College Implements Program to Eliminate Playground Paint Chips
KEENE, N.H., 7/27/07 - Keene State College is installing a fence around the back of Elliot Center, which borders the Child Development Center (CDC) playground, as part of a multistep lead abatement program to address paint chips that have fallen from the trim of the historic building. Bud Winsor, assistant director of the Physical Plant Department, expects the fence to arrive next week, well before children start sessions on August 27.
“We are thoroughly inspecting the facility used by the CDC to assure that all affected areas are treated,” said President Helen Giles-Gee. “The entire interior of the CDC was recently renovated, and we are confident that all interior surfaces have been encapsulated.”
Ellen Edge, director of the CDC, sent a letter to all parents on Thursday to inform them and to announce a meeting on Wednesday, August 8 (to see the letter visit www.keene.edu/cdc/). Sylvie Rice, the College environmental health and safety coordinator, will be on hand to address any concerns and answer questions.
Last spring, after a concerned parent noticed that paint chips had fallen from Elliott Center onto the ground between the building and surrounding shrubs, the College retained Covino Environmental Associates, Inc., to determine whether there was lead in the paint and/or nearby soils.
Analytical results indicate that the concentration of lead in soils at the playground are within acceptable limits; however, lead was detected in various paint chips collected near the building. Analytical results indicate that the paint chip samples contain between 8.53 and 16.17 percent lead by weight. The U.S. EPA defines a dangerous level of lead in paint as greater than 1 percent by weight.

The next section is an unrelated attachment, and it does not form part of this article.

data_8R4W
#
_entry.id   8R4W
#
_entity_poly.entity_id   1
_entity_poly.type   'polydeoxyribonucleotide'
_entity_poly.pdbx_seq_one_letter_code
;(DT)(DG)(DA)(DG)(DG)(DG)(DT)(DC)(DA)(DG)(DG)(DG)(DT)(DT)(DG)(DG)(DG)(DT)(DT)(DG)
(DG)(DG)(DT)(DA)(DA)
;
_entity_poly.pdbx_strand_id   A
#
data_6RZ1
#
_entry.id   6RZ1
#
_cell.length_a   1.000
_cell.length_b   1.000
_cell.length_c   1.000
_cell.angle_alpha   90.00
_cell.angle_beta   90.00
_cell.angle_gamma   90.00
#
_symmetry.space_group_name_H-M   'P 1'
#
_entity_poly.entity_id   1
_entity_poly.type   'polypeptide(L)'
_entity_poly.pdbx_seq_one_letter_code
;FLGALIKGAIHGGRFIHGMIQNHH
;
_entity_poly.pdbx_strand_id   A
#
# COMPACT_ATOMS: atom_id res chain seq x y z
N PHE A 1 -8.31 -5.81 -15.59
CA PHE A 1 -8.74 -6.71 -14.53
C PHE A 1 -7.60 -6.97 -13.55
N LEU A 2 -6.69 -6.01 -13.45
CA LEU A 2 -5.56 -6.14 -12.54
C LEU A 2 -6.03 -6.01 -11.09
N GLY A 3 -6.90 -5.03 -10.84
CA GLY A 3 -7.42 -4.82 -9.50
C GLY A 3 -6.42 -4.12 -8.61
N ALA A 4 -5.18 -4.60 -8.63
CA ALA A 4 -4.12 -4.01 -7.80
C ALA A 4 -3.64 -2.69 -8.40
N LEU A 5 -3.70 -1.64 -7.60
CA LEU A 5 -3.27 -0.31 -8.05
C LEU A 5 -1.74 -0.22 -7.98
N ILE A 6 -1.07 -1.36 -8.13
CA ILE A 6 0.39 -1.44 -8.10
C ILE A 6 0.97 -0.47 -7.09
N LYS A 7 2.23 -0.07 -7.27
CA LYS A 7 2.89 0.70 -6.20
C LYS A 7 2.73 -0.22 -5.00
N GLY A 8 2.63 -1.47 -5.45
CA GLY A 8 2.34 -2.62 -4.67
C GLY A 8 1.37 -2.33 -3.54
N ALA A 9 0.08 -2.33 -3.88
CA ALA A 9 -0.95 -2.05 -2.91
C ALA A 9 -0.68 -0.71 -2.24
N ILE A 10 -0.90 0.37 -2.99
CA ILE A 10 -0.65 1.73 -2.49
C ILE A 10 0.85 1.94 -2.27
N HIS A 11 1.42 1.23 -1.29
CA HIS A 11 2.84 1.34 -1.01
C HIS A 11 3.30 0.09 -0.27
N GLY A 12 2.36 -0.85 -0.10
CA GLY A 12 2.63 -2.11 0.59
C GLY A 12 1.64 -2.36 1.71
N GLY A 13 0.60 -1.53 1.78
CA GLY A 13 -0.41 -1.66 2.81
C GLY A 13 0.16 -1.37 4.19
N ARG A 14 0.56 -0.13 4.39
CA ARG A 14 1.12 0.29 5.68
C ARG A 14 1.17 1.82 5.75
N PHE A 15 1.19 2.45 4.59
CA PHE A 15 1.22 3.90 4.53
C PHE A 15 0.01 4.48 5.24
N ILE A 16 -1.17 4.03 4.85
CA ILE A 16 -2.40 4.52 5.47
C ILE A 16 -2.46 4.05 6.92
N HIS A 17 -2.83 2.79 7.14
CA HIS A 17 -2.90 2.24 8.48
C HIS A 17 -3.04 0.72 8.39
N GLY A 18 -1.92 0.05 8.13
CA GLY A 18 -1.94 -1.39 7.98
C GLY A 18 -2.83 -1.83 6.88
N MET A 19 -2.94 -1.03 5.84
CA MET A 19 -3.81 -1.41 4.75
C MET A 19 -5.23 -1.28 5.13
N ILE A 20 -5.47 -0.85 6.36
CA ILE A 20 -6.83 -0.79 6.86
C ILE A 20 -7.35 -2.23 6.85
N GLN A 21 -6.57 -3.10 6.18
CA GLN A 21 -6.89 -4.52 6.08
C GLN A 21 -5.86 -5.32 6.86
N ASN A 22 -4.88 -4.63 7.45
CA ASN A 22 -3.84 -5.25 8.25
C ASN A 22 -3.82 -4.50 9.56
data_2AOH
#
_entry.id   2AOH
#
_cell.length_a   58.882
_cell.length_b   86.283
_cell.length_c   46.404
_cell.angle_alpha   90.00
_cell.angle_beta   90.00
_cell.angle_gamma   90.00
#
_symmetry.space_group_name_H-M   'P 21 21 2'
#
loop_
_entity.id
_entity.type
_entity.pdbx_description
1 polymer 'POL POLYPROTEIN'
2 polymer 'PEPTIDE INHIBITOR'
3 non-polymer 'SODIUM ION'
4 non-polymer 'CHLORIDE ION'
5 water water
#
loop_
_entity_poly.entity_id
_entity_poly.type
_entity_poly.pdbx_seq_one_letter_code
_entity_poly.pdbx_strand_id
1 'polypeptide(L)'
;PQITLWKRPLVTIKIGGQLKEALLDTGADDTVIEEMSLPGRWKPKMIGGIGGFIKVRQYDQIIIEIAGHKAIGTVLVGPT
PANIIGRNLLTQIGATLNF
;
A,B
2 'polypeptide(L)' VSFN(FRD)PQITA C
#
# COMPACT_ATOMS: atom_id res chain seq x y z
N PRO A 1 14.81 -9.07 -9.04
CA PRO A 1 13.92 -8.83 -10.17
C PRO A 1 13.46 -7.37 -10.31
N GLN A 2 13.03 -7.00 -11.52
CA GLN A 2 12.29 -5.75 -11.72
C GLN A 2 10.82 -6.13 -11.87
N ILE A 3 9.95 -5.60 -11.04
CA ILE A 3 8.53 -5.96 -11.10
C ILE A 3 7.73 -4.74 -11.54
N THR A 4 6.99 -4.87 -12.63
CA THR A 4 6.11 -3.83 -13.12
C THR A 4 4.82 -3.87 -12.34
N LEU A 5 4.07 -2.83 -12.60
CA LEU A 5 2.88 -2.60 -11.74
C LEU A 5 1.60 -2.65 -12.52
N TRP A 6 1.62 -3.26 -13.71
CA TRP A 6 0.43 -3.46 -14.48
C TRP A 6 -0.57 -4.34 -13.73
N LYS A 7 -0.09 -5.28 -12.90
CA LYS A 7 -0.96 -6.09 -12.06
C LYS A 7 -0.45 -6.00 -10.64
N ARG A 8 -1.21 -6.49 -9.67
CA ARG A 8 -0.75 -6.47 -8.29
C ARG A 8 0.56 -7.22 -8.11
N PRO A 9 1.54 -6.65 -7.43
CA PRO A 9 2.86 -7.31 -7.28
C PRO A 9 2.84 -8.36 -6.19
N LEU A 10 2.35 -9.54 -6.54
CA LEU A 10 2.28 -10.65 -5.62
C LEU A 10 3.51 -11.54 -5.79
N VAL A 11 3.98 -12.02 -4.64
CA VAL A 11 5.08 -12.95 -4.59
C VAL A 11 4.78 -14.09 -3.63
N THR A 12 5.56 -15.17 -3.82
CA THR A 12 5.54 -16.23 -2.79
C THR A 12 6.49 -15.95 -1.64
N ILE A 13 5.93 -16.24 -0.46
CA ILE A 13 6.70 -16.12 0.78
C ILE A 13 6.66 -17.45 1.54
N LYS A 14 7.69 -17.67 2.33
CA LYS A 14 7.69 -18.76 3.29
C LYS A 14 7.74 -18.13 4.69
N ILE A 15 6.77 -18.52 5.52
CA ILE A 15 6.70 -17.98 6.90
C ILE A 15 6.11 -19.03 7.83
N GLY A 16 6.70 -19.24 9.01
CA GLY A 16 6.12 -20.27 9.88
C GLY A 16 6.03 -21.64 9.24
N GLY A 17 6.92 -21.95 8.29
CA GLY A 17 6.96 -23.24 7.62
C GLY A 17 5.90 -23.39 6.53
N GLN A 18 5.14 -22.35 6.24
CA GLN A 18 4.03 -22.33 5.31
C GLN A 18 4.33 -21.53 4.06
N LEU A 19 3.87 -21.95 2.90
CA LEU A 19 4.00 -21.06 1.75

At the CDC, 1- and 2-year-olds - the group at greatest risk for elevated blood lead levels - are closely supervised and spend most of their outside play time in a fully enclosed toddler play yard that is located approximately 40 feet from the building and are not in direct contact with the area where the chips were discovered. The main concern with paint chips is that children under the age of 6 might unknowingly eat them. Major renovations of the interior spaces of the CDC were completed in 2005 and 2006, effectively eliminating any potential lead exposure in the inside areas.
The College has begun a multistep program to address the situation. There will be:
The installation of a 4-foot-high fence approximately 10 feet from the building around the three sides of the playground that abut the building to limit access to the impacted area. This fence will be installed well in advance of the opening of the CDC on August 27.
A training program for CDC staff and student workers to assist them in identifying paint chips and how to handle disposal.
Regular inspection of the playground to identify and remove any paint chips.
The development of a long-term strategy to permanently cover or remove lead-based paint from the trim of the building that borders the playground. This strategy may include replacing all of the impacted windows and casings and/or covering the lead surfaces with weather-resistant material, which should be caulked airtight. Removing the loose and flaking paint is not recommended since significant airborne dust and debris would likely result from this process. After the permanent solution is implemented, additional ground cover will be spread over the 10-foot buffer zone (between the building and the fence) to permanently bury any remaining lead-based paint chips.
Reviewing and testing of all equipment and products at the CDC to ensure that they are lead-free.
For more information, call CDC Director Ellen Edge at 603-358-2232.